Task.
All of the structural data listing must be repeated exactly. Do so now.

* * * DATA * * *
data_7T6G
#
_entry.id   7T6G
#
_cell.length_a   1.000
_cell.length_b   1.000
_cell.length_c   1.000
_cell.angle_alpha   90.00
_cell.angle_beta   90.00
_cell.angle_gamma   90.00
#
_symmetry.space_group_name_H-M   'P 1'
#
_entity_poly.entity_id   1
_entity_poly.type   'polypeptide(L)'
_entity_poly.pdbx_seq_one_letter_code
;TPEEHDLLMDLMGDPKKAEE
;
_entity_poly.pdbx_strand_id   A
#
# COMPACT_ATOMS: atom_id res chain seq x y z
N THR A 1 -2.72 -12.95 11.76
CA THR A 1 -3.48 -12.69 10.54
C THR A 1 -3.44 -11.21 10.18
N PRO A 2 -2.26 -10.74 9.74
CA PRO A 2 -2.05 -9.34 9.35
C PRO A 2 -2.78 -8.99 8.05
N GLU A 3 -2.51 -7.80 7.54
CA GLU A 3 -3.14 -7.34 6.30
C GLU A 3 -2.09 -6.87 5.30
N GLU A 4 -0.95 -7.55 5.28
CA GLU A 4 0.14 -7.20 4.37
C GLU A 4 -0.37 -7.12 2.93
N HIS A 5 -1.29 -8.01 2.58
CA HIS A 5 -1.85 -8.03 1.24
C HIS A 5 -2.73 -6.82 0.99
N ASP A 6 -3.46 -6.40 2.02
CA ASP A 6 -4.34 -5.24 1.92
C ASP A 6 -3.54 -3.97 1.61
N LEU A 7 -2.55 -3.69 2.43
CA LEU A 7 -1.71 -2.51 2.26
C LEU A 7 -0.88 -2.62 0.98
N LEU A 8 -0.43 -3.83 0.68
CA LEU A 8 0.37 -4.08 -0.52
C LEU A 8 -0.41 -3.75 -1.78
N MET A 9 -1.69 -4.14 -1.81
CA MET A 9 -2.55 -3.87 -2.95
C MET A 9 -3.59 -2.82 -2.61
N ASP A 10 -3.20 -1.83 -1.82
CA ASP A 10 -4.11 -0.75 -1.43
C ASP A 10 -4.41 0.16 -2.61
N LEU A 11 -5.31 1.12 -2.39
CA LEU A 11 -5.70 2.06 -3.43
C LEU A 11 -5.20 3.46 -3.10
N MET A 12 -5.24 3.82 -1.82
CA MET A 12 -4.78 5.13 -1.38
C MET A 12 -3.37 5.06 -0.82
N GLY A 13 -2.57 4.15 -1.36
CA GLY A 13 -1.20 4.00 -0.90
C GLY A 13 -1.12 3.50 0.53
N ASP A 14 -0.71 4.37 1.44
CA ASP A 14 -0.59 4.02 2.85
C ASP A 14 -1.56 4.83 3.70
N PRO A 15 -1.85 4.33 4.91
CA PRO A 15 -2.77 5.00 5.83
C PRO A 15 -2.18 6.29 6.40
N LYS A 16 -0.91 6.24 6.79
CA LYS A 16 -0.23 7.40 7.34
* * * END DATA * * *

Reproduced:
data_7T6G
#
_entry.id   7T6G
#
_cell.length_a   1.000
_cell.length_b   1.000
_cell.length_c   1.000
_cell.angle_alpha   90.00
_cell.angle_beta   90.00
_cell.angle_gamma   90.00
#
_symmetry.space_group_name_H-M   'P 1'
#
_entity_poly.entity_id   1
_entity_poly.type   'polypeptide(L)'
_entity_poly.pdbx_seq_one_letter_code
;TPEEHDLLMDLMGDPKKAEE
;
_entity_poly.pdbx_strand_id   A
#
# COMPACT_ATOMS: atom_id res chain seq x y z
N THR A 1 -2.72 -12.95 11.76
CA THR A 1 -3.48 -12.69 10.54
C THR A 1 -3.44 -11.21 10.18
N PRO A 2 -2.26 -10.74 9.74
CA PRO A 2 -2.05 -9.34 9.35
C PRO A 2 -2.78 -8.99 8.05
N GLU A 3 -2.51 -7.80 7.54
CA GLU A 3 -3.14 -7.34 6.30
C GLU A 3 -2.09 -6.87 5.30
N GLU A 4 -0.95 -7.55 5.28
CA GLU A 4 0.14 -7.20 4.37
C GLU A 4 -0.37 -7.12 2.93
N HIS A 5 -1.29 -8.01 2.58
CA HIS A 5 -1.85 -8.03 1.24
C HIS A 5 -2.73 -6.82 0.99
N ASP A 6 -3.46 -6.40 2.02
CA ASP A 6 -4.34 -5.24 1.92
C ASP A 6 -3.54 -3.97 1.61
N LEU A 7 -2.55 -3.69 2.43
CA LEU A 7 -1.71 -2.51 2.26
C LEU A 7 -0.88 -2.62 0.98
N LEU A 8 -0.43 -3.83 0.68
CA LEU A 8 0.37 -4.08 -0.52
C LEU A 8 -0.41 -3.75 -1.78
N MET A 9 -1.69 -4.14 -1.81
CA MET A 9 -2.55 -3.87 -2.95
C MET A 9 -3.59 -2.82 -2.61
N ASP A 10 -3.20 -1.83 -1.82
CA ASP A 10 -4.11 -0.75 -1.43
C ASP A 10 -4.41 0.16 -2.61
N LEU A 11 -5.31 1.12 -2.39
CA LEU A 11 -5.70 2.06 -3.43
C LEU A 11 -5.20 3.46 -3.10
N MET A 12 -5.24 3.82 -1.82
CA MET A 12 -4.78 5.13 -1.38
C MET A 12 -3.37 5.06 -0.82
N GLY A 13 -2.57 4.15 -1.36
CA GLY A 13 -1.20 4.00 -0.90
C GLY A 13 -1.12 3.50 0.53
N ASP A 14 -0.71 4.37 1.44
CA ASP A 14 -0.59 4.02 2.85
C ASP A 14 -1.56 4.83 3.70
N PRO A 15 -1.85 4.33 4.91
CA PRO A 15 -2.77 5.00 5.83
C PRO A 15 -2.18 6.29 6.40
N LYS A 16 -0.91 6.24 6.79
CA LYS A 16 -0.23 7.40 7.34